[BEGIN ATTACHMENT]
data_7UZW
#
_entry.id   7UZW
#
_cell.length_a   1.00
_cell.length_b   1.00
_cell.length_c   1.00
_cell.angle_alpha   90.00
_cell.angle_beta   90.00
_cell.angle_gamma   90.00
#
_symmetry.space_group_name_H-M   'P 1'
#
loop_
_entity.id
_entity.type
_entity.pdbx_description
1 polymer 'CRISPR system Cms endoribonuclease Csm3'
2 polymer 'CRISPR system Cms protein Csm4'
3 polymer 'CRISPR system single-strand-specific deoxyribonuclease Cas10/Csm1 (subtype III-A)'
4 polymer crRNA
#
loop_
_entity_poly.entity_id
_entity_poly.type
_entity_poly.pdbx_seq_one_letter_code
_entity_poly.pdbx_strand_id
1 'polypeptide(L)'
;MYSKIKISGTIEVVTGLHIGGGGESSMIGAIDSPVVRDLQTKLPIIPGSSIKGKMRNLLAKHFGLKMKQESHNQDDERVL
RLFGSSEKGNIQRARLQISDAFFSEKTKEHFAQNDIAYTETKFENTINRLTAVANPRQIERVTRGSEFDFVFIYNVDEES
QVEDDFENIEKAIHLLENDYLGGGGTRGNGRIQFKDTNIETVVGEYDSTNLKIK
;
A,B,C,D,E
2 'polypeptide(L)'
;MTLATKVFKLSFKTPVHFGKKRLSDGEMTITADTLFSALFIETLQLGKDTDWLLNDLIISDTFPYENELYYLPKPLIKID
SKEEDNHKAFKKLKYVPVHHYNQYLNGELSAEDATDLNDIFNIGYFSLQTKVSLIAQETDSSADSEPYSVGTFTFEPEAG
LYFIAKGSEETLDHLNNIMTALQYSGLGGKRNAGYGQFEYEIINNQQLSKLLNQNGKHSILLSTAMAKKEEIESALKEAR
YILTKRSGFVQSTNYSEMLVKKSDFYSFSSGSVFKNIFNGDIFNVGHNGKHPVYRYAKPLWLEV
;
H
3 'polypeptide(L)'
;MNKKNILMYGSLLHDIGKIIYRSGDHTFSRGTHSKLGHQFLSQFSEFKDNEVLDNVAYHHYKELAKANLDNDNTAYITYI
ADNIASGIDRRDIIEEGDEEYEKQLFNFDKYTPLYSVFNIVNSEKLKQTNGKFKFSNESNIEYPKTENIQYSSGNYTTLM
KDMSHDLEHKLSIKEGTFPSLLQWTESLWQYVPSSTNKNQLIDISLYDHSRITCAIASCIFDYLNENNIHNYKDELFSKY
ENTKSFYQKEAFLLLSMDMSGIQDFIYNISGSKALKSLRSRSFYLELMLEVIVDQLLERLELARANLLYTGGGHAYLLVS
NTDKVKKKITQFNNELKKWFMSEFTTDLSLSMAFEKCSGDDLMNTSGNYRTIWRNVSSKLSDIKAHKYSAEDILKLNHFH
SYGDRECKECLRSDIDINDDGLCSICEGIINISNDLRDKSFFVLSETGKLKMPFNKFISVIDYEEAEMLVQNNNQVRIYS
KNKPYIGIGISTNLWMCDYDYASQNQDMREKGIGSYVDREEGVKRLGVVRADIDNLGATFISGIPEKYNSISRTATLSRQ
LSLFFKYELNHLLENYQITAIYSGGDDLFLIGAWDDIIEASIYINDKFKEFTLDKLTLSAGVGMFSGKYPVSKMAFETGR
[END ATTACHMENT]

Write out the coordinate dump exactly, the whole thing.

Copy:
data_7UZW
#
_entry.id   7UZW
#
_cell.length_a   1.00
_cell.length_b   1.00
_cell.length_c   1.00
_cell.angle_alpha   90.00
_cell.angle_beta   90.00
_cell.angle_gamma   90.00
#
_symmetry.space_group_name_H-M   'P 1'
#
loop_
_entity.id
_entity.type
_entity.pdbx_description
1 polymer 'CRISPR system Cms endoribonuclease Csm3'
2 polymer 'CRISPR system Cms protein Csm4'
3 polymer 'CRISPR system single-strand-specific deoxyribonuclease Cas10/Csm1 (subtype III-A)'
4 polymer crRNA
#
loop_
_entity_poly.entity_id
_entity_poly.type
_entity_poly.pdbx_seq_one_letter_code
_entity_poly.pdbx_strand_id
1 'polypeptide(L)'
;MYSKIKISGTIEVVTGLHIGGGGESSMIGAIDSPVVRDLQTKLPIIPGSSIKGKMRNLLAKHFGLKMKQESHNQDDERVL
RLFGSSEKGNIQRARLQISDAFFSEKTKEHFAQNDIAYTETKFENTINRLTAVANPRQIERVTRGSEFDFVFIYNVDEES
QVEDDFENIEKAIHLLENDYLGGGGTRGNGRIQFKDTNIETVVGEYDSTNLKIK
;
A,B,C,D,E
2 'polypeptide(L)'
;MTLATKVFKLSFKTPVHFGKKRLSDGEMTITADTLFSALFIETLQLGKDTDWLLNDLIISDTFPYENELYYLPKPLIKID
SKEEDNHKAFKKLKYVPVHHYNQYLNGELSAEDATDLNDIFNIGYFSLQTKVSLIAQETDSSADSEPYSVGTFTFEPEAG
LYFIAKGSEETLDHLNNIMTALQYSGLGGKRNAGYGQFEYEIINNQQLSKLLNQNGKHSILLSTAMAKKEEIESALKEAR
YILTKRSGFVQSTNYSEMLVKKSDFYSFSSGSVFKNIFNGDIFNVGHNGKHPVYRYAKPLWLEV
;
H
3 'polypeptide(L)'
;MNKKNILMYGSLLHDIGKIIYRSGDHTFSRGTHSKLGHQFLSQFSEFKDNEVLDNVAYHHYKELAKANLDNDNTAYITYI
ADNIASGIDRRDIIEEGDEEYEKQLFNFDKYTPLYSVFNIVNSEKLKQTNGKFKFSNESNIEYPKTENIQYSSGNYTTLM
KDMSHDLEHKLSIKEGTFPSLLQWTESLWQYVPSSTNKNQLIDISLYDHSRITCAIASCIFDYLNENNIHNYKDELFSKY
ENTKSFYQKEAFLLLSMDMSGIQDFIYNISGSKALKSLRSRSFYLELMLEVIVDQLLERLELARANLLYTGGGHAYLLVS
NTDKVKKKITQFNNELKKWFMSEFTTDLSLSMAFEKCSGDDLMNTSGNYRTIWRNVSSKLSDIKAHKYSAEDILKLNHFH
SYGDRECKECLRSDIDINDDGLCSICEGIINISNDLRDKSFFVLSETGKLKMPFNKFISVIDYEEAEMLVQNNNQVRIYS
KNKPYIGIGISTNLWMCDYDYASQNQDMREKGIGSYVDREEGVKRLGVVRADIDNLGATFISGIPEKYNSISRTATLSRQ
LSLFFKYELNHLLENYQITAIYSGGDDLFLIGAWDDIIEASIYINDKFKEFTLDKLTLSAGVGMFSGKYPVSKMAFETGR